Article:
Memorial Day, originally called Decoration Day, has its roots in the Civil War. The graves of fallen Union and Confederate soldiers could be found in almost every cemetery around the country, and it became an annual tradition for citizens to place flowers on their graves while organized prayer gatherings took place.
On May 5, 1868, General John Logan called for Decoration Day to become a nationwide day of remembrance. May 30 was the holiday’s designated day because it was not associated with any significant Civil War battle. By 1890 almost every state had some form of Decoration Day. In 1918, as Word War I came to a close, Decoration Day was gradually replaced by Memorial Day.
On the first official Decoration Day, May 30, 1868, at Arlington National Cemetery, future U.S. President General James Garfield—then a congressman—delivered a speech praising the valor and bravery of the men that fought for the ideals they believed in. This is evident in the first paragraph of the speech:
“I am oppressed with a sense of the impropriety of uttering words on this occasion. If silence is ever golden, it must be here, beside the graves of fifteen thousand men, whose lives were more significant than speech, and whose death was a poem, the music of which can never be sung. With words we make promises, plight faith, praise virtue. Promises may not be kept; plighted faith may be broken; and vaunted virtue be only the cunning mask of vice. We do not know one promise these men made, one pledge they gave, one word they spoke; but we do know they summed up and perfected, by one supreme act, the highest virtues of men and citizens. For love of country they accepted death, and thus resolved all doubts, and made immortal their patriotism and their virtue.”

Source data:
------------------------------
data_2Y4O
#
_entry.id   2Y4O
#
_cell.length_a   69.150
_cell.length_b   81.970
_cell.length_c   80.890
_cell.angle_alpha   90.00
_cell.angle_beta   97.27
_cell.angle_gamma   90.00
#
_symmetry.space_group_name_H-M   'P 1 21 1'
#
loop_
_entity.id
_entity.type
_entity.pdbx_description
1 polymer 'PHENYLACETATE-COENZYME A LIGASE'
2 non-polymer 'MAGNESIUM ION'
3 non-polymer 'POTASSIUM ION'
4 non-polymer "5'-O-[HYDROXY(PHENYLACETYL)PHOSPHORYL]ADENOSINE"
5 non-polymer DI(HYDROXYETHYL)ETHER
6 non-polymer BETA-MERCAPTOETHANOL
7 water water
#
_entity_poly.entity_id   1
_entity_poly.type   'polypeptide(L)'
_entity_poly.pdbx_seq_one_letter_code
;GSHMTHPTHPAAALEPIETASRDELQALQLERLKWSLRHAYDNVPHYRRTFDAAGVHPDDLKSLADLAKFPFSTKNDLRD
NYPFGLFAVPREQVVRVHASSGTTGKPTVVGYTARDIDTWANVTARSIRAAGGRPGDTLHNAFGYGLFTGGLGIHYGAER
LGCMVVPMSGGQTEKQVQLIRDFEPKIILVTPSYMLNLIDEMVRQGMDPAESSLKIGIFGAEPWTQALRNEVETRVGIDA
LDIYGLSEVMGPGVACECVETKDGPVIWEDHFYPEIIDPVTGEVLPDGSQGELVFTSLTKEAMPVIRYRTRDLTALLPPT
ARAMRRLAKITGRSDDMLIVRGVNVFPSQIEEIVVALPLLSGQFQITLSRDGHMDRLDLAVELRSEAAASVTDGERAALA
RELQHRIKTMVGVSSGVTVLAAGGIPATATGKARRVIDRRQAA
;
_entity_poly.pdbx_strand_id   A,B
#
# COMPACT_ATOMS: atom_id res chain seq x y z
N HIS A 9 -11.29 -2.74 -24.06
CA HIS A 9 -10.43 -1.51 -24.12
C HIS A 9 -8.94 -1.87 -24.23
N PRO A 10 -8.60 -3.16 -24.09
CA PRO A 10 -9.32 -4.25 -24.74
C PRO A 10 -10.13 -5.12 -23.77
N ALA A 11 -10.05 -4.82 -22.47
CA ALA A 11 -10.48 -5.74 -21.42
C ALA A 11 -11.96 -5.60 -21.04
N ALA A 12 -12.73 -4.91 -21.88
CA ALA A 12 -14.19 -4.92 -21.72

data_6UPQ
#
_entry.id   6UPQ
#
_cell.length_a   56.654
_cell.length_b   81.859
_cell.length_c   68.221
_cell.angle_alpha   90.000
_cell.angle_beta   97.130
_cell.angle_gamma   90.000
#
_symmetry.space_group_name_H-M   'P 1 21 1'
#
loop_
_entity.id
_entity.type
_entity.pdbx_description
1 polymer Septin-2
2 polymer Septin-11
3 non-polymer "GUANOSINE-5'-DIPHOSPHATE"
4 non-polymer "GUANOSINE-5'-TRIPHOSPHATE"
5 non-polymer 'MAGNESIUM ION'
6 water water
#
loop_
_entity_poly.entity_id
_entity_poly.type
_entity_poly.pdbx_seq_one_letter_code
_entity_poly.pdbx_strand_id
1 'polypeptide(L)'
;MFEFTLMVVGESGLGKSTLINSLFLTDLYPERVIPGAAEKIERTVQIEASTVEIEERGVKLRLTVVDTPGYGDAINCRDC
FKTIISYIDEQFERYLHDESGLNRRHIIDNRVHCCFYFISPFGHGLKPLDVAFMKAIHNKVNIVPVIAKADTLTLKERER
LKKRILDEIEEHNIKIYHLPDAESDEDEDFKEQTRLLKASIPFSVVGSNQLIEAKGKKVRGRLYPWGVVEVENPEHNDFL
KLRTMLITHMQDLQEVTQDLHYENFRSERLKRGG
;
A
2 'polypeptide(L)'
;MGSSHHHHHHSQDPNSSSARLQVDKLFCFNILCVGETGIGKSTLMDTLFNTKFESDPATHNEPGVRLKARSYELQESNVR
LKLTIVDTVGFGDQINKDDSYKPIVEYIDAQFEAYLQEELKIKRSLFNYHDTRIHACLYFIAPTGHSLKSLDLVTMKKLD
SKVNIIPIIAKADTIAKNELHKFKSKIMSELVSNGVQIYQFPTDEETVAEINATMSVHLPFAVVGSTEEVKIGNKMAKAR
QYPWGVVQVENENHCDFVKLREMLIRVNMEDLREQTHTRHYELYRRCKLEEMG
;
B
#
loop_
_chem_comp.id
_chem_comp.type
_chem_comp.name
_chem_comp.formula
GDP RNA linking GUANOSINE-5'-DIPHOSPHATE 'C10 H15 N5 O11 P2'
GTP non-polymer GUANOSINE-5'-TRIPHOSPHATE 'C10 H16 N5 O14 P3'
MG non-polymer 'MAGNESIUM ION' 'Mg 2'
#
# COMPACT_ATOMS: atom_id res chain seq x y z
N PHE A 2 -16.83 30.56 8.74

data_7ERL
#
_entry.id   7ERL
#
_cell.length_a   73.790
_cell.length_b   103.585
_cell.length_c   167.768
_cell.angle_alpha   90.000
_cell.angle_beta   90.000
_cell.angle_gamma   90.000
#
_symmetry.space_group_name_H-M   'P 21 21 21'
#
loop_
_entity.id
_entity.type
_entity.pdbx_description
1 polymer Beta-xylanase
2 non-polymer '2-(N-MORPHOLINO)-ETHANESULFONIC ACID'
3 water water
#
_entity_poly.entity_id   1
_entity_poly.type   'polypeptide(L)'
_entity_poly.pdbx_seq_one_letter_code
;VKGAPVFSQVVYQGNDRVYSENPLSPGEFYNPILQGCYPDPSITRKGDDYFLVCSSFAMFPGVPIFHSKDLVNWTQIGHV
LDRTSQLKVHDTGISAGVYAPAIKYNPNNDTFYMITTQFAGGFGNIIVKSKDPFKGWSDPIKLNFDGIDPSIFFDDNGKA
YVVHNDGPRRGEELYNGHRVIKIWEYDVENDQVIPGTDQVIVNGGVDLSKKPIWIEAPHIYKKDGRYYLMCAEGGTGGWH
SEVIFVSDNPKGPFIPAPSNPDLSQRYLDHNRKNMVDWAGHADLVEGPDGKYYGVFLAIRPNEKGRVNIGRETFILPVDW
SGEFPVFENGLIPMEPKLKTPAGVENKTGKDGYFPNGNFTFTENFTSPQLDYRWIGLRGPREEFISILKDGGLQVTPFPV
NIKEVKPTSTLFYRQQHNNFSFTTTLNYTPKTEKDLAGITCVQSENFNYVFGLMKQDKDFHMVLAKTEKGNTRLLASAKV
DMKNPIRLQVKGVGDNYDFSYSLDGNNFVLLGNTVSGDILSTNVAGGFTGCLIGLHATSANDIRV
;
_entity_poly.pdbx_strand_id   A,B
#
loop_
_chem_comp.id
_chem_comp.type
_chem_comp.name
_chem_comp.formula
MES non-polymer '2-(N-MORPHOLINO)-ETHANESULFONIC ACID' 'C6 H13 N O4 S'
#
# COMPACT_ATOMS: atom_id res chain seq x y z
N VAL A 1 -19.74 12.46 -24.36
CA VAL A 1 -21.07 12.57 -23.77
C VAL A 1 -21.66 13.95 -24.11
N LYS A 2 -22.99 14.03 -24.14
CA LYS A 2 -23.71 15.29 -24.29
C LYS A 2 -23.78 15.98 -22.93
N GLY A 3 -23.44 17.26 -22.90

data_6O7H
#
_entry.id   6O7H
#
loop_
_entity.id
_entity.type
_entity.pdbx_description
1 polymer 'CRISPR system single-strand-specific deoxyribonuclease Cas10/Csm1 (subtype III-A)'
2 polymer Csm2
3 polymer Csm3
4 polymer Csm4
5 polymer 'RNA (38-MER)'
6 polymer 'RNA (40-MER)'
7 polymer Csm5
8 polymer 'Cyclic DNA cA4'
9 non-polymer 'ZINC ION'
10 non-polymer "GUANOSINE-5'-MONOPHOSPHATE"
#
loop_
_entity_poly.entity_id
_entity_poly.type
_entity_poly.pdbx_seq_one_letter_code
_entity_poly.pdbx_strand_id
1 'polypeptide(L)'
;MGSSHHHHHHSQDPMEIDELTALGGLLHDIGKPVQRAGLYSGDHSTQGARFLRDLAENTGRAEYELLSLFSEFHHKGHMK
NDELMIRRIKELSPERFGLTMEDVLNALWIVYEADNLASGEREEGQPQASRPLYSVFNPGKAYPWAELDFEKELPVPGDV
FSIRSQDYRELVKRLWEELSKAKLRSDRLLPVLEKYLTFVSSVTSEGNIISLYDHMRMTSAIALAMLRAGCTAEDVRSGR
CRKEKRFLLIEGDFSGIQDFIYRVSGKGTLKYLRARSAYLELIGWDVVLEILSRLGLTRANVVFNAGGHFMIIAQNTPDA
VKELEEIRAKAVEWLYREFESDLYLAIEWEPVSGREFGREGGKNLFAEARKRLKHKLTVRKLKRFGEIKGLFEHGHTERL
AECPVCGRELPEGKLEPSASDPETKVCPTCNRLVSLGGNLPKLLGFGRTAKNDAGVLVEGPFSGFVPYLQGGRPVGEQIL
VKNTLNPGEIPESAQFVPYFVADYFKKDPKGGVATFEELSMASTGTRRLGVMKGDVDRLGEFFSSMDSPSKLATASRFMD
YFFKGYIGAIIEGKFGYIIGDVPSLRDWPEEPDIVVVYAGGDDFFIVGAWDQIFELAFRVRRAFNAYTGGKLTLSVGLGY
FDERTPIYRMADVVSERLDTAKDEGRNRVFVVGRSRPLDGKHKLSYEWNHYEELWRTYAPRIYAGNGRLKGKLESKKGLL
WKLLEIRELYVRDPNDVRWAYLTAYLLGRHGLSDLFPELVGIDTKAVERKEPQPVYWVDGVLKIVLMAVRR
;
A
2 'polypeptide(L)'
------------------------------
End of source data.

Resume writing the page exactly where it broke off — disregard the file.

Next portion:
What the congressman failed to do was to recognize the sacrifices that women made with the same ideals for which those men laid down their lives. Until recent years, this has often been the case when it comes to women’s contributions and sacrifices in every conflict. In 1970, women in the military were allowed to train with men and achieve command roles in non-combat units. It was not until 2013 that women were granted full status in the military and allowed to serve in combat roles.
The exact number of how many women fought in the Civil War will never be known, but most historians agree it was between 400 and 750. Just as their male counterparts had many roles in the success of military operations, women served in a variety of roles: logistics, medical, spies, as well as in combat. In fact, women had to disguise themselves when serving in combat roles. Like the male soldiers, many of these women became casualties. Unfortunately, most of them were never recognized for their sacrifices.
The women who served in combat roles were not limited to one side. There were female Union soldiers and female Confederate soldiers. After the battle of Gettysburg in July 1863, among the dead were two women who were discovered wearing Confederate uniforms.
In the same battle on a hill near Pickett’s Charge, the body of a Union flag bearer was discovered as a woman in a Union uniform. Another female casualty was discovered fighting under the name Frank Mayne, and was promoted to Sergeant before her death. It is even recorded that in December 1864, a group of 28 women of Harrisonburg, Virginia, partitioned the Confederate Secretary of War, James Seddon, requesting to raise a full regiment of women between the ages of 16 to 40 years old to fight for the Confederacy. The request was denied.
The most well-known female at the time to serve in a combat role in the Civil War was a 19-year-old woman known only as “Emily.” Emily joined the drum corps of the Union Army’s Michigan Regiment, disguising herself as male soldier to become enlisted. Her true identity was not discovered until she was mortally wounded at Chattanooga, Tennessee. As she lay dying, she dictated a telegram to her father in New York. Her message was this: